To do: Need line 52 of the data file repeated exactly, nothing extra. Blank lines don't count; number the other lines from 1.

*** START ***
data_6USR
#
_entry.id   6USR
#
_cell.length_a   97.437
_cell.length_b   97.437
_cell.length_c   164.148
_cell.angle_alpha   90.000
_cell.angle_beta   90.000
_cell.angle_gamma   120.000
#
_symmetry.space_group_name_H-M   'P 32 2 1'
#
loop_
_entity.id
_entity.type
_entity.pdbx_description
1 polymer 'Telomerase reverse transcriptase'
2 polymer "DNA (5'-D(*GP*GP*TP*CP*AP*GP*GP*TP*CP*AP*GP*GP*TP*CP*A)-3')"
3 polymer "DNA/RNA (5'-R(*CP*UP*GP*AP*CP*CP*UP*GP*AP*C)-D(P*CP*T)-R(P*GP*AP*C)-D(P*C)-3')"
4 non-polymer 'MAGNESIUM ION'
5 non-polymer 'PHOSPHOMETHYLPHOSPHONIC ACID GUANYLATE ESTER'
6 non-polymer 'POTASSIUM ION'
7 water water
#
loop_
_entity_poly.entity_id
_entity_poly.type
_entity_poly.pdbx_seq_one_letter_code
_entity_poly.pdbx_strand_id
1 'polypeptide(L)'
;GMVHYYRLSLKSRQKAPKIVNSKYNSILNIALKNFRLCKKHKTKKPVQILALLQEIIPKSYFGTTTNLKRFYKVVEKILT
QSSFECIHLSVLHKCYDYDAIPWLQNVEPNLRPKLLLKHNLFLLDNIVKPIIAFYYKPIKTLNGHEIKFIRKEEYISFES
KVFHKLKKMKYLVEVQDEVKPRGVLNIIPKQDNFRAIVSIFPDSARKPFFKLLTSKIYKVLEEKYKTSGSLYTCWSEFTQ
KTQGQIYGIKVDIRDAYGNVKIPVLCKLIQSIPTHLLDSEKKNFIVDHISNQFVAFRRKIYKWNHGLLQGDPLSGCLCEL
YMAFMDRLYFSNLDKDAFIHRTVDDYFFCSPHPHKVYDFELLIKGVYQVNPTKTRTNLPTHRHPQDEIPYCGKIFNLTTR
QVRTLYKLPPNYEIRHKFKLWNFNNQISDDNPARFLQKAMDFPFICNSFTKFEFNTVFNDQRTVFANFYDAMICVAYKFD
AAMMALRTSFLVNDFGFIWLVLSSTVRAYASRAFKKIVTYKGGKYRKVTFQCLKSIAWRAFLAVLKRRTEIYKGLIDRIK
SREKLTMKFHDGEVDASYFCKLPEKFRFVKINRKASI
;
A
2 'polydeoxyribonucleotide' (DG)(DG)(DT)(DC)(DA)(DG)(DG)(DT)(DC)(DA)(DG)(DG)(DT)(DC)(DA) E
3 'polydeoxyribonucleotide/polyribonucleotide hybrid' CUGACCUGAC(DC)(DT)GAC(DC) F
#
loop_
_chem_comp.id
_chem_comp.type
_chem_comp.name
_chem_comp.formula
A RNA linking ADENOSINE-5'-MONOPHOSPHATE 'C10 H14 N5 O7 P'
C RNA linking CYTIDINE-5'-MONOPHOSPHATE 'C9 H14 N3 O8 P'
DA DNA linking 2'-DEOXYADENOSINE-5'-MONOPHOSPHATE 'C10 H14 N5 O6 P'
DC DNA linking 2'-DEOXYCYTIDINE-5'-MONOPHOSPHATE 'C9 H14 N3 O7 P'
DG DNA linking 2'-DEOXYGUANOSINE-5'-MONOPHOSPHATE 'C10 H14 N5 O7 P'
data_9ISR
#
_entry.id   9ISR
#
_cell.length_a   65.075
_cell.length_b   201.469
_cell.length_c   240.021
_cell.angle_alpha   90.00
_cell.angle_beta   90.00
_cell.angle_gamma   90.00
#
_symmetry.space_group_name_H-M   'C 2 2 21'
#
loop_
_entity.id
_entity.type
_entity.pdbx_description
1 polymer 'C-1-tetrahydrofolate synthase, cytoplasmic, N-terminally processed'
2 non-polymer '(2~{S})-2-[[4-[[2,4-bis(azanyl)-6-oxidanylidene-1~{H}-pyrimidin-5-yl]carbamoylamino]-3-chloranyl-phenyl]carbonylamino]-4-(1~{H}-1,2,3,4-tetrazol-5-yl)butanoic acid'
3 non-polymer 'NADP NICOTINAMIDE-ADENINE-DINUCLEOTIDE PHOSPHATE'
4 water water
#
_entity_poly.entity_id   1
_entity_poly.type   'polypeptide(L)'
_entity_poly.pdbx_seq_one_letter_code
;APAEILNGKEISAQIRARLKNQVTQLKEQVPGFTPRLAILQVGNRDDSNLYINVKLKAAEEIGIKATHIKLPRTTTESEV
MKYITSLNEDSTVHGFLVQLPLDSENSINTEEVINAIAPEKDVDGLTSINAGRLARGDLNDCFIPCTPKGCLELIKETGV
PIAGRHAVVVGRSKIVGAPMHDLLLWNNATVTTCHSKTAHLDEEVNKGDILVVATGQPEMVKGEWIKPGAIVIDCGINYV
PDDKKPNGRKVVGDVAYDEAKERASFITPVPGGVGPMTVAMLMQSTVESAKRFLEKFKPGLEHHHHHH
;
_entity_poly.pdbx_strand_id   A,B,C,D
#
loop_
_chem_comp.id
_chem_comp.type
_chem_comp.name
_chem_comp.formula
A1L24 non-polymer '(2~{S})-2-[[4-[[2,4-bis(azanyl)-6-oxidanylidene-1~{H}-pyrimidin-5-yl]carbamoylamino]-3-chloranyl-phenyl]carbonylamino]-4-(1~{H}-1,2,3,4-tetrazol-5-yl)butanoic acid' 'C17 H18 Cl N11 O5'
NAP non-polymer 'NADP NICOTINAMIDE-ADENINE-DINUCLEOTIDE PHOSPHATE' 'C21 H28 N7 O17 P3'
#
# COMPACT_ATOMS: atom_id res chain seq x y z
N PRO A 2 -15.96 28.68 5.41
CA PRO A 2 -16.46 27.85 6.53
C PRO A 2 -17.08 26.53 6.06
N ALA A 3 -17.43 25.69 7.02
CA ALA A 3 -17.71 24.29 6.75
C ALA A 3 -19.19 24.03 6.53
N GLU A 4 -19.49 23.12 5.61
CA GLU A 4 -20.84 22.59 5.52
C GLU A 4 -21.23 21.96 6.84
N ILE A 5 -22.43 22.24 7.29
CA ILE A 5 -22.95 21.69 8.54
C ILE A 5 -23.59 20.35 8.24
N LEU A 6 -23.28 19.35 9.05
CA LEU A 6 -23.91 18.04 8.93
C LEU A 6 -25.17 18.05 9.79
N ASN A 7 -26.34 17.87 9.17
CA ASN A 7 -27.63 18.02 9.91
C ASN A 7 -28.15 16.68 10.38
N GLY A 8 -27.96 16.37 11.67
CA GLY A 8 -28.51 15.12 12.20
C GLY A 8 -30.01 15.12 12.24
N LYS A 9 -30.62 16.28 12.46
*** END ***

DA DNA linking 2'-DEOXYADENOSINE-5'-MONOPHOSPHATE 'C10 H14 N5 O6 P'